I recently attended the combined Pigment and Color Science Forum and TiO2 World Summit in Cleveland, an annual event that is produced by Smithers Rapra. This unique conference attracts an international audience of TiO2, and color science and design professionals from a number of industries.

A presentation that drew a great amount of interest was by Dean Webster, Professor and Chair, Coatings and Polymeric Materials, at North Dakota State University (NDSU). Webster announced a new education program in color science and technology that is being launched at the university. Currently, NDSU’s Coatings and Polymeric Materials department offers 110 years of paint research and education, and offers undergraduate, masters and Ph.D. programs in Coatings and Polymeric Materials, and Materials and Nanotechnology. This new program will offer a Master’s in Science in Color Technology.

Webster noted that currently there is no academic program in the United States offering training in color technology, and that due to industry growth and many upcoming retirements, there is a need for trained graduates.

The proposed curriculum for this two-year degree will include two semesters of Color and Appearance (with lab), two semesters of Color Matching and Colorant Formulation (with lab), Diffuse Reflectance Spectroscopy (with lab), Color Space and its Transforms, Mathematical Tools for Color Technology, Independent Study/Capstone Project, Visual Perception, and Optics.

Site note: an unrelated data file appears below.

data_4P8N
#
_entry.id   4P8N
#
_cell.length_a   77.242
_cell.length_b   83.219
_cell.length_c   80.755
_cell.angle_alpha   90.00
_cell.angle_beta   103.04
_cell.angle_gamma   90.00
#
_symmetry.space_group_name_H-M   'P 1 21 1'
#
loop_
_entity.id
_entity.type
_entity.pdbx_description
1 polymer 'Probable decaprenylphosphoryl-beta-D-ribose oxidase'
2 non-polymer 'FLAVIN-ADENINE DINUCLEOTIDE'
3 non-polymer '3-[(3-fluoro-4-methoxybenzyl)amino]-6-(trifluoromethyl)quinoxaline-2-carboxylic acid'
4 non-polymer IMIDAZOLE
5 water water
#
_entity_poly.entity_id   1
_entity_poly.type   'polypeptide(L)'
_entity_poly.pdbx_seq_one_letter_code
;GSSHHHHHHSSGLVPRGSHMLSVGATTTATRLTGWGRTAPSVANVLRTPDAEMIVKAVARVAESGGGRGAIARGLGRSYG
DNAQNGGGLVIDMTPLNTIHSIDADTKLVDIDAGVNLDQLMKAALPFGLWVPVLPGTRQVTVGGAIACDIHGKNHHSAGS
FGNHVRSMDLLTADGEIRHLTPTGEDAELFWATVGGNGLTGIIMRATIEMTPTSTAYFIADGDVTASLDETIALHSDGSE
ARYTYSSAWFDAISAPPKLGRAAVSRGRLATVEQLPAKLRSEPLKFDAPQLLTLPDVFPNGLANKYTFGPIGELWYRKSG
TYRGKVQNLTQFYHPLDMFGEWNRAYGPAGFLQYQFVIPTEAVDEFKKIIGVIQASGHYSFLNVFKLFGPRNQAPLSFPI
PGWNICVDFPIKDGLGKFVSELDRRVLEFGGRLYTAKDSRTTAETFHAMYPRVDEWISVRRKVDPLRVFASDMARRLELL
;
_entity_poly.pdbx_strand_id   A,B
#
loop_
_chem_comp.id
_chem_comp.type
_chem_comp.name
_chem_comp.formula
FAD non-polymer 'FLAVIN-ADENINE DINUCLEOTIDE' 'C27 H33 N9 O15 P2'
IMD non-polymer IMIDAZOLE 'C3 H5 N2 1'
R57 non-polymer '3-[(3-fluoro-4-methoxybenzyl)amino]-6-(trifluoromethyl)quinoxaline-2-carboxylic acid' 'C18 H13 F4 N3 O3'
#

Some of the expected outcomes/skills include: understanding the foundations of colorimetry and the CIE system, when and why basic colorimetry fails, and the difference between light sources and illuminants. In addition, graduates will have the ability to correctly operate any color measuring device available, standardize a reflectance or transmittance spectrophotometer and correct common errors, review the performance of an instrument and recognize valid readings and bad readings, build a colorant characterization database, use a database of colorant properties to match opaque color standards, characterize and identify classes of pigments, establish and assess color difference tolerances, set up the parametric factors in a color tolerance equation, perform a gauge R&R on an optical instrument, and assess and control metamerism.

Over the years I have met many of the color experts employed with both coatings manufacturers and their suppliers. These individuals sometimes have 40+ years of experience in their field, and are trusted implicitly within their companies. This is certainly a job field that employers worry about filling once those with decades of experience retire. It is great that NDSU is establishing a program to give the next generation of color technologists the education and experience they need to enter the workforce and continue the work.

Industry support is needed to help launch this program, which is expected to begin in the fall of 2017 with partial course offerings, and full course offerings available by the fall of 2018. NDSU is looking for one-time funds for infrastructure, partial faculty and teaching assistant support, recruiting help, internship opportunities and eventual jobs for its graduates. If your company is interested in learning more, or supporting this program, e-mail Dean Webster at dean.webster@ndsu.edu.